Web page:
So I’m in Colchester, VT and I’m noticing the license plates.
Three letters followed by three numbers. Every time. The second you fix a format like that, you’re dealing scarcity. Just like in Costa Rica, I’m wondering, “How many license plates are available?” I’m also wondering, “Is it possible to determine the order in which those plates were issued? Can we guess it?”
Then one of the teachers at the school where I’m facilitating the workshop mentions that the first license plate issued was “AAB100” and that Vermont only recently issued “F-----.” Now we’re on our way to a timeline and we’re dealing with the much more interesting question, “When will they run out?”
I needed data. I needed to know when the first license plate in the series was issued and I needed to know what license plate they last issued. I got way more than that.
I called the Vermont Department of Motor Vehicles, which pinballed me around between various confused functionaries until I reached a person who e-mailed me a trove of data, including the one-, two-, and three-letter combinations they don’t allow under any circumstances on their plates. (NSFW, I suppose.) Now we have a scarcity problem with prurient appeal.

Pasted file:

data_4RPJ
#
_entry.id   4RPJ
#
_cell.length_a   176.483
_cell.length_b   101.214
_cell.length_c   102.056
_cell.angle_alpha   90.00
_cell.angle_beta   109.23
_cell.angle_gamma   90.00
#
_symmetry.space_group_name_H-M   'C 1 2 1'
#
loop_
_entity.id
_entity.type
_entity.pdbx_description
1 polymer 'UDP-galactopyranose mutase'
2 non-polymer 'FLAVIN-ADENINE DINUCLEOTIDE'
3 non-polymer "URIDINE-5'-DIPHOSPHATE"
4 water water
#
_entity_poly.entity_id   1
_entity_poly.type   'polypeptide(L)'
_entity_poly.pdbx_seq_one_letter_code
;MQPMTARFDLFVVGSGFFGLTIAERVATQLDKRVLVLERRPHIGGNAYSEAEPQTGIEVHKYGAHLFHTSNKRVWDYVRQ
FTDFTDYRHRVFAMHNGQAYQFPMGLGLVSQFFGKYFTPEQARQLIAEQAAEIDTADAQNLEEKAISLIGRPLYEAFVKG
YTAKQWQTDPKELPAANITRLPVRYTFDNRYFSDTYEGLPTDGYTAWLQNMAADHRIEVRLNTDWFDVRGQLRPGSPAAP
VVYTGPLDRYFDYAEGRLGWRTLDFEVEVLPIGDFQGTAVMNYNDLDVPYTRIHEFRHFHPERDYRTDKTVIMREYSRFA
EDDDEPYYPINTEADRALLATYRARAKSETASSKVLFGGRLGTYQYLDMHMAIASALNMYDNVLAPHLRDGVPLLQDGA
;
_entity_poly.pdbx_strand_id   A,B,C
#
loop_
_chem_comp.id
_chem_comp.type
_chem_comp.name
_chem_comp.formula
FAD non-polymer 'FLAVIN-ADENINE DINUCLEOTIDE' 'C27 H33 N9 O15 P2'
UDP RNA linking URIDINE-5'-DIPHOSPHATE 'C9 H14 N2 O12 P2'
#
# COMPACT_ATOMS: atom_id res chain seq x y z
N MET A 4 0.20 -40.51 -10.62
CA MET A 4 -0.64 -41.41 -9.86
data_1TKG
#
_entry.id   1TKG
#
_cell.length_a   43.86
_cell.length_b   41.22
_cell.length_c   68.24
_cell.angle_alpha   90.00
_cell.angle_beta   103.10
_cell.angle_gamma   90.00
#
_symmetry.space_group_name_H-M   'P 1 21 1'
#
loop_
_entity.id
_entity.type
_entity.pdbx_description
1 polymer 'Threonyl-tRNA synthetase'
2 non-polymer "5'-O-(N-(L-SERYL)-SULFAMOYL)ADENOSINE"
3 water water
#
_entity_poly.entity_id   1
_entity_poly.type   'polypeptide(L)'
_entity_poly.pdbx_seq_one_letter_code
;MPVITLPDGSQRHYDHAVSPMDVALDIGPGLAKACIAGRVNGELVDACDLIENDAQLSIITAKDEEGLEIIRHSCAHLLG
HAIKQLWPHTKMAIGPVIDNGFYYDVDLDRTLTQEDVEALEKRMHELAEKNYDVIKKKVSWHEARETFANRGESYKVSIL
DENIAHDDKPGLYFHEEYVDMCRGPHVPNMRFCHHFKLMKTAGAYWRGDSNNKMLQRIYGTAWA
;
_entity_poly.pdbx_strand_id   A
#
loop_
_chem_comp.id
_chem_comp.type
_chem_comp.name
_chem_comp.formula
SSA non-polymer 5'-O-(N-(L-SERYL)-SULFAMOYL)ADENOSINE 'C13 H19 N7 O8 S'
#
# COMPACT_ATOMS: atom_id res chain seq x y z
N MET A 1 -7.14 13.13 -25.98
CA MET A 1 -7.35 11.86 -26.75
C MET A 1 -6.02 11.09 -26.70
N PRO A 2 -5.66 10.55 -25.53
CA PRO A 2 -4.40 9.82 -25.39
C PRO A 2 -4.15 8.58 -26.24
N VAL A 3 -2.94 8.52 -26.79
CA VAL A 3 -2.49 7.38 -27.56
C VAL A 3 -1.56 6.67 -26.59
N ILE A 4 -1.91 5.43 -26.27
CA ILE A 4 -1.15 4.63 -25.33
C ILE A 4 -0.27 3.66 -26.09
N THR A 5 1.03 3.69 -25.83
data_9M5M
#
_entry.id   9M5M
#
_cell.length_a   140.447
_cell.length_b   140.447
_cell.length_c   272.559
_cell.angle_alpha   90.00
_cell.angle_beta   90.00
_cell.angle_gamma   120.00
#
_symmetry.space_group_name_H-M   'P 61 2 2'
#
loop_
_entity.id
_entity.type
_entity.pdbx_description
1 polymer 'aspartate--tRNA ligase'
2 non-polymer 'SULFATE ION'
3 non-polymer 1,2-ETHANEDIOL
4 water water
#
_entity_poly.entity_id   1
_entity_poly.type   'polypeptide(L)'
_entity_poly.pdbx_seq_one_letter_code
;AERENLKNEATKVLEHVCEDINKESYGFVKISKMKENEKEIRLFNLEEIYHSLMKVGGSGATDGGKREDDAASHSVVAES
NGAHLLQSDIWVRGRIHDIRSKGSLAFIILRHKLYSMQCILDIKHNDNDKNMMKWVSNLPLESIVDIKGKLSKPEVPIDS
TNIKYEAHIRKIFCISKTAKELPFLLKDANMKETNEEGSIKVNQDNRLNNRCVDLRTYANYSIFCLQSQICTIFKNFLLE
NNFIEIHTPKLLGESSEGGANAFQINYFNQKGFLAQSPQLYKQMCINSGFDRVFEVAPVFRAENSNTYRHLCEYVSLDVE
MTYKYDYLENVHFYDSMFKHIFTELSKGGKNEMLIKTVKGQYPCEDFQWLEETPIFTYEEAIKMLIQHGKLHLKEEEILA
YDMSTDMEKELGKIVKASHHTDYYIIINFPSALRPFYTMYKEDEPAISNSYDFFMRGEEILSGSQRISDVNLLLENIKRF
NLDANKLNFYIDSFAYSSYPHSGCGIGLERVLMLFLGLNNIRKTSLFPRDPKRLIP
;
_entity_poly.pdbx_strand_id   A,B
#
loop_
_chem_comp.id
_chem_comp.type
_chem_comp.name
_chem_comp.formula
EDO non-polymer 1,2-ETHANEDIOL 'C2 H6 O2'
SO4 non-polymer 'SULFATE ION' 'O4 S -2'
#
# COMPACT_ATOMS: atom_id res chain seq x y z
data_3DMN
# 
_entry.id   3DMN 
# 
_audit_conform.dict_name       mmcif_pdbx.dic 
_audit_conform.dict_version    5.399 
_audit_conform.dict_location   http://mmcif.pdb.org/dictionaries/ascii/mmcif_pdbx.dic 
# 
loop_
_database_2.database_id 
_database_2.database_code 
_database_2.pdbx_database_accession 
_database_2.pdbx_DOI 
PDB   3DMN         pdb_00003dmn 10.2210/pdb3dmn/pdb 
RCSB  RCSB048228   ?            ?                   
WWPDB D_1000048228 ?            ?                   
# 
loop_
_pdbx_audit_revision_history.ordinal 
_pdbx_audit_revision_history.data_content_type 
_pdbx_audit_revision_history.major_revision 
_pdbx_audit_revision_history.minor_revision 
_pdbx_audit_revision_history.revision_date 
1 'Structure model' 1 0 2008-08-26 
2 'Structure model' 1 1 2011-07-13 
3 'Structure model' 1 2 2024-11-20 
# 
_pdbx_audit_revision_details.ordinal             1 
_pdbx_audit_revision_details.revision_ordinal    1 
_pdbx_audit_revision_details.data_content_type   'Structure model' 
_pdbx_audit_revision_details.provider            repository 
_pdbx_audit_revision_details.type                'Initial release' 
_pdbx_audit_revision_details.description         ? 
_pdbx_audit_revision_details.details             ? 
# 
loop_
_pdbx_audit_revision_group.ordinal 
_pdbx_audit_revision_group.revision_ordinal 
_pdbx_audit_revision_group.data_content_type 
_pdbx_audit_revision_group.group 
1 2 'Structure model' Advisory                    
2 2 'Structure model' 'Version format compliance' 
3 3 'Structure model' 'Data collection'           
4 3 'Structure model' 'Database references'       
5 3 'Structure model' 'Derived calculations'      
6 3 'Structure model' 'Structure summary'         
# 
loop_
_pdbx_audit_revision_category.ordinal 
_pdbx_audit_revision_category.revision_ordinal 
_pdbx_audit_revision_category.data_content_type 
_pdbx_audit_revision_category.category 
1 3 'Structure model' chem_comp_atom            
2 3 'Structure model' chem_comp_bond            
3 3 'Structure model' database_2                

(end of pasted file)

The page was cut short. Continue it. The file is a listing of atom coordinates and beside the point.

So here’s the question:
If AAB100 was issued in January 1990 and if EYT100 was issued in July 2009, when is Vermont going to run out of plates?
You’d have to calculate the total possible plates, excluding the disallowed combinations while respecting the DMV’s various constraints. (eg. you’ll never find a zero in the hundreds place; “FU----” is disallowed while “-FU---” is allowed.) You have to gather some data on yearly issuance of plates. The better the model’s fit (ie. if exactly 60,000 plates are issued every year) the better our mathematical investigation will focus on our targeted skills.
It Got Away
Alas, the model is all over the place.
[BTW: I changed the chart type per Tom’s recommendation.]
So maybe you reduce the data to a single average of 77,229 plates per year and proceed as planned. Maybe you leave the problem at “how many license plates are available?” and set aside the issue of time. Both options kind of bummed me out, though, so I scrapped this one.